Page:The Hessians and the other German auxiliaries of Great Britain in the revolutionary war.djvu/23

From Wikisource
Jump to: navigation, search
This page has been proofread, but needs to be validated.
11
THE PRINCES.


Margrave. “My gracious master,” answered the other, “I think you will sleep far better to-night for having heard the crack of the pistols now, rather than an hour ago.”

It was far from safe to criticise the Margrave's conduct. In 1740 one Christoph Wilhelm von Rauber was accused of posting up caricatures and lampoons. For this he was sentenced to strike himself on the mouth, under penalty of having it done for him by the executioner; to see the latter burn his lampoons; and finally to have his head cut off; which last punishment was graciously commuted to perpetual imprisonment and confiscation.[1]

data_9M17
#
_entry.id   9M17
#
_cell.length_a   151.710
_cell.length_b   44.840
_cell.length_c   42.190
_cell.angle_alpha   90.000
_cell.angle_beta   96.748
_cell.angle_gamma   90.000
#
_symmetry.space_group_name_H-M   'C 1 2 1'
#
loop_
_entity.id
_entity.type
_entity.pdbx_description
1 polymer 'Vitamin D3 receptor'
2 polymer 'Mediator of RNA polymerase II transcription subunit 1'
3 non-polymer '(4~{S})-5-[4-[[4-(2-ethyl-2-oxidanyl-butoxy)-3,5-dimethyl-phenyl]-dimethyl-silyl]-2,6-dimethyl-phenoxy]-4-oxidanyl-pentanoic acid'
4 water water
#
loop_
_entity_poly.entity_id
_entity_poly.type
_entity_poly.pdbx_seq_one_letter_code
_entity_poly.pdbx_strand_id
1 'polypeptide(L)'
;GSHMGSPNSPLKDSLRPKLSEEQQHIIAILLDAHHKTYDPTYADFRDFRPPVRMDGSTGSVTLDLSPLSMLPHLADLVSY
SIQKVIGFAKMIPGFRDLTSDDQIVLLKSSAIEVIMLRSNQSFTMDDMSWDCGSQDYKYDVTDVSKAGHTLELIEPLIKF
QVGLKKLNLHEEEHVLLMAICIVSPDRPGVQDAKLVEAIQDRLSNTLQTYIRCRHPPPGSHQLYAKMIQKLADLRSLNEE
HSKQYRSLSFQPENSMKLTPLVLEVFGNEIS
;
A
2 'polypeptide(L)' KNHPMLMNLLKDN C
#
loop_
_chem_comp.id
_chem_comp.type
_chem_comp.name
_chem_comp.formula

Charles Alexander, son of this murdering Margrave, appears to have been more humane than his father. He was sent in his youth to Utrecht to learn republican virtues, and then to Italy, probably to learn princely graces. He returned worn out with dissipation, the blame of which his father found it convenient to lay on his travelling companion, Councillor Mayer. The latter was imprisoned at Zelle, and his subsequent fate is unknown. According to another story, he was executed at Altenkirchen.

In 1777, Charles Alexander, who had become Margrave both of Anspach and of Bayreuth, was deeply in debt, and delighted with the chance to let out two regiments of his subjects for foreign service. Recruits and additional soldiers were sent out from time to time until a total of two thousand three hundred and fifty-three men had been reached, for whose services

  1. “Geschichte des vorletzten Markgrafen von Brandenburg-Ansbach,” von Karl Heinrich Ritter von Lang.